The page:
And if there were a church of Internet faith, a puritan would read from the book of wikipedia, the repository of global knowledge not tainted by commercial sin or secret self-interest. Institutions like Encyclopedia Britannica by contrast are tarted up like a Popish whore.
I got the ad that follows from EB, which (for younger readers) used to be the most prestigious information source known to man.
Notice first how clever they are–to co-opt wikipedia and sell you a prestige item: “You, yes, you can be a member of the distinguished Britannica team!” To an older reader, this is pretty neat. Read a bit further, though, and see how they actually want you to pay to be their slave: full participation (read access to complete articles) only goes to those who pay.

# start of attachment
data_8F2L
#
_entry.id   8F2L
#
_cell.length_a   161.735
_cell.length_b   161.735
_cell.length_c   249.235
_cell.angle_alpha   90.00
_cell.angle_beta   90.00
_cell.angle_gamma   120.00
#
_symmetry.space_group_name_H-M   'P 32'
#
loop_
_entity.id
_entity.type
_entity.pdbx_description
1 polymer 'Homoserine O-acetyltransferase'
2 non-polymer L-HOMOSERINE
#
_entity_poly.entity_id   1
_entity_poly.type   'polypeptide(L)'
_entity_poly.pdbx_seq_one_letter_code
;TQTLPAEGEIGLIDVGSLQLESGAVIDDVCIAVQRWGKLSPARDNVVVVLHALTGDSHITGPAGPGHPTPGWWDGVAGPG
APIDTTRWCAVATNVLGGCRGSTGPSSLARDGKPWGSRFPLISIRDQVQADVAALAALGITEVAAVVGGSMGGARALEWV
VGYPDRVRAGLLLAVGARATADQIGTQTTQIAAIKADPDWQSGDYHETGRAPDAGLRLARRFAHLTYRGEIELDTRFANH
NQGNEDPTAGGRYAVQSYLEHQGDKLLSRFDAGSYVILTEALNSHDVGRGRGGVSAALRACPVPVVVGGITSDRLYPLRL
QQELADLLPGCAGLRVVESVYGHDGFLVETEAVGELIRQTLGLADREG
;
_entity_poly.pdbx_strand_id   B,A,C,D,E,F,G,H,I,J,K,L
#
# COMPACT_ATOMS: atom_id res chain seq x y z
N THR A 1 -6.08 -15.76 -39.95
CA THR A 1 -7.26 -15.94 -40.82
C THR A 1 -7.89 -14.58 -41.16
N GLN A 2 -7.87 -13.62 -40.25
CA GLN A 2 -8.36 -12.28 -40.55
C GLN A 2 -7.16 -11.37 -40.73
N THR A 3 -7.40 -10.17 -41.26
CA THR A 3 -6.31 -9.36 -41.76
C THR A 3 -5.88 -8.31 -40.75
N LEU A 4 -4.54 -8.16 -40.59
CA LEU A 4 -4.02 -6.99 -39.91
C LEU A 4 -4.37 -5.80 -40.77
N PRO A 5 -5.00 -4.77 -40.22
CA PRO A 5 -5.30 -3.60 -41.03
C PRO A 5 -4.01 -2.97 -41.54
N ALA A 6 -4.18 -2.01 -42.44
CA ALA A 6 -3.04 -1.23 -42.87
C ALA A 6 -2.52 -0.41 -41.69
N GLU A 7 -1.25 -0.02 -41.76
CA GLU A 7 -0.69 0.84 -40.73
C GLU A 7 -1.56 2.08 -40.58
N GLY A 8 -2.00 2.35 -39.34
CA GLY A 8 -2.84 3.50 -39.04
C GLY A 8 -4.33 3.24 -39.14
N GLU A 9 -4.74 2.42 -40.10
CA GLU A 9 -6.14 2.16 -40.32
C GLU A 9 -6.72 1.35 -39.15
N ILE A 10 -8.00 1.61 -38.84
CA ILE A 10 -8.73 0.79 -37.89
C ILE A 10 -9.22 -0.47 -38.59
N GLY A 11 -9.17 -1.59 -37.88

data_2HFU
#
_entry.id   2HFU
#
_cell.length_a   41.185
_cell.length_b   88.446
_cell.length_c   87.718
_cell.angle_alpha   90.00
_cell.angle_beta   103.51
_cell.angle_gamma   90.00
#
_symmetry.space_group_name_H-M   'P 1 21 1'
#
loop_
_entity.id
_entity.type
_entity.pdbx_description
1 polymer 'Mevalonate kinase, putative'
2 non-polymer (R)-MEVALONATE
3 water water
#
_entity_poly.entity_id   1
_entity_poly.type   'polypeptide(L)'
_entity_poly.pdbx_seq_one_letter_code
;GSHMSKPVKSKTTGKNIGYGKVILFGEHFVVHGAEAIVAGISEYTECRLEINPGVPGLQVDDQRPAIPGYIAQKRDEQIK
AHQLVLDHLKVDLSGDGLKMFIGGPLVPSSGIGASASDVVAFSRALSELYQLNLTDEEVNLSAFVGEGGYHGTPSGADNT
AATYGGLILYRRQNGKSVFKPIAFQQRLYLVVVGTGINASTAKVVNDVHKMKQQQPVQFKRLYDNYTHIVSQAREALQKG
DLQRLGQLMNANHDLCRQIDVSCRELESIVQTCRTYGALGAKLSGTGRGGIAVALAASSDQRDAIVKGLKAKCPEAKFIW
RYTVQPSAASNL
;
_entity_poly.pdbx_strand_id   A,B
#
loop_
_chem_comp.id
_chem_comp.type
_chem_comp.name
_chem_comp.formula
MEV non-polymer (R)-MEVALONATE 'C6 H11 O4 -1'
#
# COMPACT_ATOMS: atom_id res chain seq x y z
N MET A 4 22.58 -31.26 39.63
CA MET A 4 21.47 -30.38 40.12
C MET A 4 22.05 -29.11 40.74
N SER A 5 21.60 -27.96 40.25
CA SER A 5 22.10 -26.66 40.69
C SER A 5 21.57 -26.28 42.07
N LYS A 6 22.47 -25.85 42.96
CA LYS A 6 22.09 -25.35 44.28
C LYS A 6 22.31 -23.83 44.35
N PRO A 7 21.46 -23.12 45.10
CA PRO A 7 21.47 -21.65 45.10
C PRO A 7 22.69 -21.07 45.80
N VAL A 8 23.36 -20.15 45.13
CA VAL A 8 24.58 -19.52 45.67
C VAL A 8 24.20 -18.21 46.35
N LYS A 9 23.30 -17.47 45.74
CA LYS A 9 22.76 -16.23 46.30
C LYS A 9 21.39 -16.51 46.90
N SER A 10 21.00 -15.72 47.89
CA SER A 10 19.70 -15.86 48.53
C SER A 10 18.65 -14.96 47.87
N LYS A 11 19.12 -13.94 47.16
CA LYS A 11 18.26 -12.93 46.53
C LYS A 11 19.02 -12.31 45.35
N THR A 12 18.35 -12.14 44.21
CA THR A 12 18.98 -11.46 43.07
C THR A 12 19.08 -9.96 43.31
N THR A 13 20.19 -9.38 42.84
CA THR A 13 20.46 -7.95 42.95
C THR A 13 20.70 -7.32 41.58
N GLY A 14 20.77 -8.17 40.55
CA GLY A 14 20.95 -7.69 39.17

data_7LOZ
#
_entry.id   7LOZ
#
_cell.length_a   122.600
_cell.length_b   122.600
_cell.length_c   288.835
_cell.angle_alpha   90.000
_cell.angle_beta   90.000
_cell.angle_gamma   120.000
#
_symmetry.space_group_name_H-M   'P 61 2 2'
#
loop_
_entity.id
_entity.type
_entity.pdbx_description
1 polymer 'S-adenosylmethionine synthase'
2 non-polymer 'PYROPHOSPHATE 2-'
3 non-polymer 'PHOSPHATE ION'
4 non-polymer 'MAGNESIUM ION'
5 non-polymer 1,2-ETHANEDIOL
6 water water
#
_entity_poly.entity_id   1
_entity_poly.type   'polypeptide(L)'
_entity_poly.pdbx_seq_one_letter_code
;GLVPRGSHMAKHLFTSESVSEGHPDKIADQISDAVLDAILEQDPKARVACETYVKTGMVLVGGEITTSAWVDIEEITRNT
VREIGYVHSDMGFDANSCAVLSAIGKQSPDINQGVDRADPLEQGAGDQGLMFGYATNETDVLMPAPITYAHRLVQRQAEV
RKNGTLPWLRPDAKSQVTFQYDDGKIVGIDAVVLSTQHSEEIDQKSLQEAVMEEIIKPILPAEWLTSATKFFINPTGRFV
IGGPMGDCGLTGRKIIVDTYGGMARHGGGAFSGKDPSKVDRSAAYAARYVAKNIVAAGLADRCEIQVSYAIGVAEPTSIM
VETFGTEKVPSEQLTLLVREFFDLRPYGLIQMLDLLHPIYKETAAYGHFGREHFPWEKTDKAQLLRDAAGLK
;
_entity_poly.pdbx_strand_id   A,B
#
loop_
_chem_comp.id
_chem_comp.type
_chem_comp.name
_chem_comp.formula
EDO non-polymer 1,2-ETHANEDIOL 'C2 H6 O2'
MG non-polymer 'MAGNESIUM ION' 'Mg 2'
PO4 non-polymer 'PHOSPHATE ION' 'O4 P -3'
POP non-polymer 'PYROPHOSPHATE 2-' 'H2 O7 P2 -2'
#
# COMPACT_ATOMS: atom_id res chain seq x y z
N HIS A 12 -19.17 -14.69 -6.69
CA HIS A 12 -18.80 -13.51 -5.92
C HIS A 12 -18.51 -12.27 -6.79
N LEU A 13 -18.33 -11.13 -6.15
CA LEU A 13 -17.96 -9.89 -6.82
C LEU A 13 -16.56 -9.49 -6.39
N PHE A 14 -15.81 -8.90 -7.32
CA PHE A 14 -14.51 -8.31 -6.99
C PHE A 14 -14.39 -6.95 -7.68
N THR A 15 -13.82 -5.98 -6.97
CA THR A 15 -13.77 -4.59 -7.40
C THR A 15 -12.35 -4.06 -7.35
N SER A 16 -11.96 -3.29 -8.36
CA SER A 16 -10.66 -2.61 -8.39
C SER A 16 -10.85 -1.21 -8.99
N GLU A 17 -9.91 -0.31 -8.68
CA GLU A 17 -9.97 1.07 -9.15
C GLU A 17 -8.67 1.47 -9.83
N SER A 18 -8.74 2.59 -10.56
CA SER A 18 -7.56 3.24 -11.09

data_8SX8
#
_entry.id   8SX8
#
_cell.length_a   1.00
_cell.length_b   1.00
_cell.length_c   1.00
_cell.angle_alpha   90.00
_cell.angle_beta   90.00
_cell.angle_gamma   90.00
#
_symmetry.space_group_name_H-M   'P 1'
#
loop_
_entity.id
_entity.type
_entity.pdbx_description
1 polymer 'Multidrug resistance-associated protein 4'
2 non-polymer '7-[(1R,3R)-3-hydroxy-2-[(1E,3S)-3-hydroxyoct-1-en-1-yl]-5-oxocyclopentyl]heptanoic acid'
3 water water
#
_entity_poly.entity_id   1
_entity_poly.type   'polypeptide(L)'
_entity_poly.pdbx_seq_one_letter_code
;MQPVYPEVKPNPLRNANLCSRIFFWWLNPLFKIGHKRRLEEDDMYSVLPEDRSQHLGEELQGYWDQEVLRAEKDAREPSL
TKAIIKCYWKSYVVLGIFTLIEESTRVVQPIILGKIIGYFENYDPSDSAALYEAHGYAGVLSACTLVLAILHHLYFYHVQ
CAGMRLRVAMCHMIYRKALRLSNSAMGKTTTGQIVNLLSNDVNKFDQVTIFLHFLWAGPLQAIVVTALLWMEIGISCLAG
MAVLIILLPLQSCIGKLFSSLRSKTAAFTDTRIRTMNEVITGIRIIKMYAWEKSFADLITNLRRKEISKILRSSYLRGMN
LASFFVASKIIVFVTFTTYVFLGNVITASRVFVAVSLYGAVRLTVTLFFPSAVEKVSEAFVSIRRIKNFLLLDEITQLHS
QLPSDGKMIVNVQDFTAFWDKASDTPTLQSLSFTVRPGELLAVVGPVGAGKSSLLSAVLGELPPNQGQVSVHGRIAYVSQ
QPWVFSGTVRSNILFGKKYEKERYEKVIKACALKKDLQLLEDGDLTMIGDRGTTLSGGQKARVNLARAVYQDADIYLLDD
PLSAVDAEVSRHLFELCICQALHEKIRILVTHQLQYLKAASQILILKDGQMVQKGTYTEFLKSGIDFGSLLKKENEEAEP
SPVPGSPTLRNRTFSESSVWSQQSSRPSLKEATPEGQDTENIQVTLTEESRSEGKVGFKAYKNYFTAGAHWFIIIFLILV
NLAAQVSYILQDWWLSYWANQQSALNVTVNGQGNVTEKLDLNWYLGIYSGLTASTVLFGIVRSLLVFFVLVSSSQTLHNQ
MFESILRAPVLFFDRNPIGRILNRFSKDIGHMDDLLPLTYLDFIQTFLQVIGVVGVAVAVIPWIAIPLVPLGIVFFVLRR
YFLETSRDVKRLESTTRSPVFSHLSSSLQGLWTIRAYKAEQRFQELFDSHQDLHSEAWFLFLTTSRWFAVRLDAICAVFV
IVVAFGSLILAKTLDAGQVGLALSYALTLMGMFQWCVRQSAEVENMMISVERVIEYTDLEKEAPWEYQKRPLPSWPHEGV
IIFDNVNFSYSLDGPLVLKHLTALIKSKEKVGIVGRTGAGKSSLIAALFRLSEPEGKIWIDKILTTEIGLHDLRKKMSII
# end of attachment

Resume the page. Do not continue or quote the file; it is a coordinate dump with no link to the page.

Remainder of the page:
I know they have to make a living, too. But Jeez! It’s knowledge, and learning we’re concerned with. To charge for human growth and development seems a lot like charging for water or oxygen. Get out of the way, knowledge broker–let the essential inputs for human life flow so we can all live excellent lives. Go do something else. The act of extracting private gain off the human right to pursue knowledge and learning seems inhumane. There is a human right enumerated (#26) in the International Declaration of Human Rights–a right to an education, a right to learn. So find a living in something that forwards the enumerated goals of “freedom, justice, and peace.”
Britannica’s approach strikes me as a lot like car salesmanship–Come into our dealership and enhance your social identity. Drive out in our vehicle and your status changes. There are cars, and then there are Cadillacs; there is knowledge, and then their is “distinguished” knowledge. Jesus, throw these money-changers out!